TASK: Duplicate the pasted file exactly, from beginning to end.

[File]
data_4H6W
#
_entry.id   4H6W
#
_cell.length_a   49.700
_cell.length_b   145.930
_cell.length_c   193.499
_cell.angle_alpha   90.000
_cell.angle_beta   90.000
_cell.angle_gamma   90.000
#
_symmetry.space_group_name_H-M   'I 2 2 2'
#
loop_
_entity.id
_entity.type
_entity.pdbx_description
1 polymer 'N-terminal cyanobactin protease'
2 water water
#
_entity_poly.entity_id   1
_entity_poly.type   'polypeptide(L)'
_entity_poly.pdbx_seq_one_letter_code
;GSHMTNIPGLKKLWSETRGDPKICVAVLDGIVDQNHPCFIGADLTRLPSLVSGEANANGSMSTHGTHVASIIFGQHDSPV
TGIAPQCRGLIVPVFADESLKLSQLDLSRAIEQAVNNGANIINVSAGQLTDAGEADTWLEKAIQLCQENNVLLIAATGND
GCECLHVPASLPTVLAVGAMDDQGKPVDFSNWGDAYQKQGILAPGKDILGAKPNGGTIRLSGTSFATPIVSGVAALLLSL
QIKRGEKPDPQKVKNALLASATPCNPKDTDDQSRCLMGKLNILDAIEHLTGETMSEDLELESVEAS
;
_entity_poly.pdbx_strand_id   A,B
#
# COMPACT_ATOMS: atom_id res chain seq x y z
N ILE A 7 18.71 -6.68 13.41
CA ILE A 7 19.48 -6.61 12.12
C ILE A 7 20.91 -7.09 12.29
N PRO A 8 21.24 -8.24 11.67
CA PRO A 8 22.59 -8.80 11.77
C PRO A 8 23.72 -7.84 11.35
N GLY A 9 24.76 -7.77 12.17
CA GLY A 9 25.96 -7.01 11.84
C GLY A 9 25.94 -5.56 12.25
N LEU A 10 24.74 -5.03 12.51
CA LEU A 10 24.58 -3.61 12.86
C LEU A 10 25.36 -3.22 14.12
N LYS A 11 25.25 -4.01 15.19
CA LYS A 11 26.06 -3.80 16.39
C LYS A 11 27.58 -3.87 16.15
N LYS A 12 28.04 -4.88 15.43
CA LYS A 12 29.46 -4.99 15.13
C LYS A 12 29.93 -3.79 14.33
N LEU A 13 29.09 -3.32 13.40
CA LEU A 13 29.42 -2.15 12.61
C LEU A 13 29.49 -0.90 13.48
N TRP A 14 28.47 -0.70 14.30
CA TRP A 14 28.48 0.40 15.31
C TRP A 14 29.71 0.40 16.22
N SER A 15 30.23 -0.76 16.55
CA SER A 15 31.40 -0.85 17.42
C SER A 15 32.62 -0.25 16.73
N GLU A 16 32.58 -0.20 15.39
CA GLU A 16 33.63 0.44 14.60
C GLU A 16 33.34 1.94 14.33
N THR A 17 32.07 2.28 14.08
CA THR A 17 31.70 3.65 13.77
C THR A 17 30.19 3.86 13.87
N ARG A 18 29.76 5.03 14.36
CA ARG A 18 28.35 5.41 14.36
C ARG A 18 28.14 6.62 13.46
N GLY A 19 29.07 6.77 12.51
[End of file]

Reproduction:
data_4H6W
#
_entry.id   4H6W
#
_cell.length_a   49.700
_cell.length_b   145.930
_cell.length_c   193.499
_cell.angle_alpha   90.000
_cell.angle_beta   90.000
_cell.angle_gamma   90.000
#
_symmetry.space_group_name_H-M   'I 2 2 2'
#
loop_
_entity.id
_entity.type
_entity.pdbx_description
1 polymer 'N-terminal cyanobactin protease'
2 water water
#
_entity_poly.entity_id   1
_entity_poly.type   'polypeptide(L)'
_entity_poly.pdbx_seq_one_letter_code
;GSHMTNIPGLKKLWSETRGDPKICVAVLDGIVDQNHPCFIGADLTRLPSLVSGEANANGSMSTHGTHVASIIFGQHDSPV
TGIAPQCRGLIVPVFADESLKLSQLDLSRAIEQAVNNGANIINVSAGQLTDAGEADTWLEKAIQLCQENNVLLIAATGND
GCECLHVPASLPTVLAVGAMDDQGKPVDFSNWGDAYQKQGILAPGKDILGAKPNGGTIRLSGTSFATPIVSGVAALLLSL
QIKRGEKPDPQKVKNALLASATPCNPKDTDDQSRCLMGKLNILDAIEHLTGETMSEDLELESVEAS
;
_entity_poly.pdbx_strand_id   A,B
#
# COMPACT_ATOMS: atom_id res chain seq x y z
N ILE A 7 18.71 -6.68 13.41
CA ILE A 7 19.48 -6.61 12.12
C ILE A 7 20.91 -7.09 12.29
N PRO A 8 21.24 -8.24 11.67
CA PRO A 8 22.59 -8.80 11.77
C PRO A 8 23.72 -7.84 11.35
N GLY A 9 24.76 -7.77 12.17
CA GLY A 9 25.96 -7.01 11.84
C GLY A 9 25.94 -5.56 12.25
N LEU A 10 24.74 -5.03 12.51
CA LEU A 10 24.58 -3.61 12.86
C LEU A 10 25.36 -3.22 14.12
N LYS A 11 25.25 -4.01 15.19
CA LYS A 11 26.06 -3.80 16.39
C LYS A 11 27.58 -3.87 16.15
N LYS A 12 28.04 -4.88 15.43
CA LYS A 12 29.46 -4.99 15.13
C LYS A 12 29.93 -3.79 14.33
N LEU A 13 29.09 -3.32 13.40
CA LEU A 13 29.42 -2.15 12.61
C LEU A 13 29.49 -0.90 13.48
N TRP A 14 28.47 -0.70 14.30
CA TRP A 14 28.48 0.40 15.31
C TRP A 14 29.71 0.40 16.22
N SER A 15 30.23 -0.76 16.55
CA SER A 15 31.40 -0.85 17.42
C SER A 15 32.62 -0.25 16.73
N GLU A 16 32.58 -0.20 15.39
CA GLU A 16 33.63 0.44 14.60
C GLU A 16 33.34 1.94 14.33
N THR A 17 32.07 2.28 14.08
CA THR A 17 31.70 3.65 13.77
C THR A 17 30.19 3.86 13.87
N ARG A 18 29.76 5.03 14.36
CA ARG A 18 28.35 5.41 14.36
C ARG A 18 28.14 6.62 13.46
N GLY A 19 29.07 6.77 12.51